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Koret, Peter D. (1994) Whispered so softly it resounds through the forest, spoken so loudly it can hardly be heard: The art of parallelism in traditional Lao literature. PhD thesis. SOAS University of London.

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Abstract

Parallelism is a fundamental yet overlooked organizational device in the composition of Lao literature. This device is used in the creation of style, developing in complexity and sublety from the spoken language, prose, to poetic literature. In literature composed in the poetic form of Kau:n A:n, the plot on every level is organized in an intricate and symmetrical layering of parallel pairs. Narrative is built from a pattern which can be referred to as AAB, which consists of two initial sections, parallel in meaning and frequently similar in grammatical structure, followed by a third and final section which provides a conclusion. AAB patterns, which can be of any length, have traditionally been used by Lao (and other Tai) poets to narrate a progression of ideas, time, or events. Typically within a Lao story there are numerous layers of overlapping patterns. There is a consistent symmetry in the placement of smaller patterns inside of larger ones. The AAB pattern provides a model from which the evolution of a Lao story can be interpreted. A comparative study reveals that when a story is copied, the text evolves through the systematic grafting of new AAB patterns onto older patterns, the enlargement of existing patterns, and the strengthening of existing parallels between statements. It appears that the continual recopying of Lao literature is responsible for the incredible intricacy of its parallel layers. This thesis, in its initial chapter, also provides a general description of Lao literature, including the topics; a) the history of ancient Lao scripts and literature, b) the relationship between the literature and the Buddhist religion, c) sources of the literature in other societies, d) literary works in the Nitsay, Ha:y and Kau:n A:n literary forms; the different roles they play and the circumstances of their composition, transcription, performance, and preservation, e) the relationship between the literatures of Lanna and Laos, f) the major plot types, g) the use of formula and themes, h) the role of creativity in composition and transcription, and i) a history of the study of parallelism and a consideration of the role that parallelism plays in traditional Lao literary narrative. The inventory in the appendix provides a list of 142 works of Lao literature, describing the literary forms in which they are written, their length, extent of distribution, published equivalents, and possible relationship with works in other societies.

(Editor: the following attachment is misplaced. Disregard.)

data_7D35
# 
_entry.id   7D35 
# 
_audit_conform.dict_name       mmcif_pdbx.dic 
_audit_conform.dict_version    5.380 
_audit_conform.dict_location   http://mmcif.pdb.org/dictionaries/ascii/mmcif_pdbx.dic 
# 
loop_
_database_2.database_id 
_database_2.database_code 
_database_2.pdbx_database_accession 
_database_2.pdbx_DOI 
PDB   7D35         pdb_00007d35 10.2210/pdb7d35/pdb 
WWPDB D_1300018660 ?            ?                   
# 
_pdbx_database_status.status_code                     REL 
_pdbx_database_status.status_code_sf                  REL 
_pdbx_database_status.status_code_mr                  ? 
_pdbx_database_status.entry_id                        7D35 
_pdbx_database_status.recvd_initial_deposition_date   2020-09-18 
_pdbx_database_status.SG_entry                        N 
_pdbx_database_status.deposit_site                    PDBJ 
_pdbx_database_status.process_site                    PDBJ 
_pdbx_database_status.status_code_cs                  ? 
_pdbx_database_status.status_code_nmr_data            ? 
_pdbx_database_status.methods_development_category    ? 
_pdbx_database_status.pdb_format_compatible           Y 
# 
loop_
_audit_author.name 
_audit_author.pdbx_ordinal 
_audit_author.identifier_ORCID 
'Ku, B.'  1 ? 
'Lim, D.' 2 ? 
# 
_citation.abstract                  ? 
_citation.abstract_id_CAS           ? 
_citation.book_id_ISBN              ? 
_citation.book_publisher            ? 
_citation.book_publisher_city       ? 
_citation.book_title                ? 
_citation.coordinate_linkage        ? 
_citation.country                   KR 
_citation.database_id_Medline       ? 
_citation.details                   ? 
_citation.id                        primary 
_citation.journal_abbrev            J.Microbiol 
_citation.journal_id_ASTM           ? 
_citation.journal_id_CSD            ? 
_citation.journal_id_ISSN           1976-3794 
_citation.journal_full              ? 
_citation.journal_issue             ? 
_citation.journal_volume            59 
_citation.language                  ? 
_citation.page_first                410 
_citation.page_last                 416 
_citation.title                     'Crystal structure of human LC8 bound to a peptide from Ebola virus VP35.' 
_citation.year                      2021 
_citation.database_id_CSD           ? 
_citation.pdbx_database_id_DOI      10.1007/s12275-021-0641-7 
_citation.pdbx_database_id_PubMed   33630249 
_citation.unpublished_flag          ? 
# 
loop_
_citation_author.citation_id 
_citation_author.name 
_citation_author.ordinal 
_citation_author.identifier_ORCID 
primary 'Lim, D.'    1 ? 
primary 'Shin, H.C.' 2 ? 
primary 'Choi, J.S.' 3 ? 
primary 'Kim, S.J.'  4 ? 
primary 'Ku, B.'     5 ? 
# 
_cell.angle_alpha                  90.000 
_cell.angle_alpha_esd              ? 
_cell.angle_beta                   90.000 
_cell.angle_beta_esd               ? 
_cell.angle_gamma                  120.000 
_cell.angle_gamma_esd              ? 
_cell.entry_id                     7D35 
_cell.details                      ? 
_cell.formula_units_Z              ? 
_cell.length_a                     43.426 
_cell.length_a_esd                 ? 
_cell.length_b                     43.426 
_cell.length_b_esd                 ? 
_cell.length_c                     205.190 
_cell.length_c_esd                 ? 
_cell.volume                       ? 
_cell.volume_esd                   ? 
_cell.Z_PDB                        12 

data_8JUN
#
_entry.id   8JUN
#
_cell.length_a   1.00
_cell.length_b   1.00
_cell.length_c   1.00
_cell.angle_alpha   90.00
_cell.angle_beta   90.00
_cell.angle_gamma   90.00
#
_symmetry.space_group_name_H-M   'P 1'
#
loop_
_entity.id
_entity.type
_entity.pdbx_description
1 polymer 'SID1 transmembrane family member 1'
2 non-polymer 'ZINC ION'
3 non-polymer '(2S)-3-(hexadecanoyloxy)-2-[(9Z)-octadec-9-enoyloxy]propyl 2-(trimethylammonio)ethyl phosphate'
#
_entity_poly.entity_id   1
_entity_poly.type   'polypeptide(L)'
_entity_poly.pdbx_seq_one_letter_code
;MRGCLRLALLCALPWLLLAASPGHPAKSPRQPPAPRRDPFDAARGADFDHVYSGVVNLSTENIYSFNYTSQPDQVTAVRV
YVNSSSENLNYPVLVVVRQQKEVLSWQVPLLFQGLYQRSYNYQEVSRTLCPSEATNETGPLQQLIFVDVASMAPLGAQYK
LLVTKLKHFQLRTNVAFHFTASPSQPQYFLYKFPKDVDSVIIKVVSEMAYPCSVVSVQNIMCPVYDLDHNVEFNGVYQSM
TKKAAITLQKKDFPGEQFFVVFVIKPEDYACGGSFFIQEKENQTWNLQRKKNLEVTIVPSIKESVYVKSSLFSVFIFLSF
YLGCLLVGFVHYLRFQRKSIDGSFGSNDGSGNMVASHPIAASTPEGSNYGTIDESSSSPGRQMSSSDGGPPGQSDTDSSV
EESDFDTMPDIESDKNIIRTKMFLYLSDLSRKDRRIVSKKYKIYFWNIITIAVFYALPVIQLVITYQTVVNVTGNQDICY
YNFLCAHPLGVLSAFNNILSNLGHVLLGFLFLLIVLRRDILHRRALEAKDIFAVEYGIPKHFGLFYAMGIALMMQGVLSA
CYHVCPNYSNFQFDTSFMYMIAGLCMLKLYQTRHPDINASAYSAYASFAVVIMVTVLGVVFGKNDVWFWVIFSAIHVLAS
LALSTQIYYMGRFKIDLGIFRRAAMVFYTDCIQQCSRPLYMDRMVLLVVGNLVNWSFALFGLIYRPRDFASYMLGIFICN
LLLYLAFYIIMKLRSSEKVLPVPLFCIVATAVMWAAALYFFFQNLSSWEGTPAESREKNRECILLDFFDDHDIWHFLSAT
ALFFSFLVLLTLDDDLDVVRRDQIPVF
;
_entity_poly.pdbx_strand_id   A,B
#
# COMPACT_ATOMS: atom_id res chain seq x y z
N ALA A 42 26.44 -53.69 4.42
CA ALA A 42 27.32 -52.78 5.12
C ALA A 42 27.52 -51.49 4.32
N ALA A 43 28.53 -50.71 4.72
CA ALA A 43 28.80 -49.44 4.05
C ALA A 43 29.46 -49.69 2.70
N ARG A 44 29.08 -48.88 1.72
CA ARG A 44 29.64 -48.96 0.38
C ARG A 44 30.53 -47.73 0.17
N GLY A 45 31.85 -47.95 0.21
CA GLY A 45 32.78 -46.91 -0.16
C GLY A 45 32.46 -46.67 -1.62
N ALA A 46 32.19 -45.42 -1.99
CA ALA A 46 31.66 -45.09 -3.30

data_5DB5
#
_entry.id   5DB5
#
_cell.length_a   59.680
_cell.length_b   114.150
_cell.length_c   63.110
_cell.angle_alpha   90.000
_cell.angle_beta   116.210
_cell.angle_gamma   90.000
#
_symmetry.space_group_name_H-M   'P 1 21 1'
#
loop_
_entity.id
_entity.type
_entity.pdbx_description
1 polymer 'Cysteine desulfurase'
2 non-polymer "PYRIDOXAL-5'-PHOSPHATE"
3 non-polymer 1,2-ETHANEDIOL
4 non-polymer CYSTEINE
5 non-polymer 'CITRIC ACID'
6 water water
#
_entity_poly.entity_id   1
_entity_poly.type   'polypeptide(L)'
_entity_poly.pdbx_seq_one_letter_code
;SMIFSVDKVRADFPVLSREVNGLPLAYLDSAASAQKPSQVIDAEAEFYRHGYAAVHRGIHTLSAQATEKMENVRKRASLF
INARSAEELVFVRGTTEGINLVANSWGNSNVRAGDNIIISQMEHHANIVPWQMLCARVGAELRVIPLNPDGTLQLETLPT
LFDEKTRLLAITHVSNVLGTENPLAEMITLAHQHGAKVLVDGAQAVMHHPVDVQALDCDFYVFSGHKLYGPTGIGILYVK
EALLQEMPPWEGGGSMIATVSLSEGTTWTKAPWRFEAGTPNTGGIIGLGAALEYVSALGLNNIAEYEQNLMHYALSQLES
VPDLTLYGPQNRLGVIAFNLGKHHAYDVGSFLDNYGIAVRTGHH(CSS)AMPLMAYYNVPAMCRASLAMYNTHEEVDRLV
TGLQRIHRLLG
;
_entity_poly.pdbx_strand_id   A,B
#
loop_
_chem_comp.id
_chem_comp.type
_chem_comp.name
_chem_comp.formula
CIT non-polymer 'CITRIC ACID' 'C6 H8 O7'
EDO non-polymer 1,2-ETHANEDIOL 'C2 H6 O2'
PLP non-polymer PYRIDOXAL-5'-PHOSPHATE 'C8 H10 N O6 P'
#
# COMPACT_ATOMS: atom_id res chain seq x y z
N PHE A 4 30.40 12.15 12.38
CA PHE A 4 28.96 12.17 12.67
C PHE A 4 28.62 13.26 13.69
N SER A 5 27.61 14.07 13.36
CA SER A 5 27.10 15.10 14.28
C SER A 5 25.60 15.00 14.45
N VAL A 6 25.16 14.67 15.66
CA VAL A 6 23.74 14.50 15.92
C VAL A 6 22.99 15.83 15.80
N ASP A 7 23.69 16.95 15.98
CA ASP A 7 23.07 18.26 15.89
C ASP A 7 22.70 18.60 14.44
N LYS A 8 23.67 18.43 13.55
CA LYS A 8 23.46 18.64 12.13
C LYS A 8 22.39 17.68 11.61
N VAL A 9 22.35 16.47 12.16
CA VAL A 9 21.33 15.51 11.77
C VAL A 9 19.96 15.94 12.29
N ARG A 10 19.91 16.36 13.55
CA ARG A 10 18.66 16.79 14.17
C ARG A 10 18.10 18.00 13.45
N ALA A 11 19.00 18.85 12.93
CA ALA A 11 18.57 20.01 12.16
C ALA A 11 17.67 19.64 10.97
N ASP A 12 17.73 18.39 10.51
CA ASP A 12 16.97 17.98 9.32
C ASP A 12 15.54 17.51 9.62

Item Type: Theses (PhD)
SOAS Departments & Centres: SOAS Research Theses > Proquest
Date Deposited: 16 Oct 2018 15:08
URI: http://eprints.soas.ac.uk/id/eprint/29157

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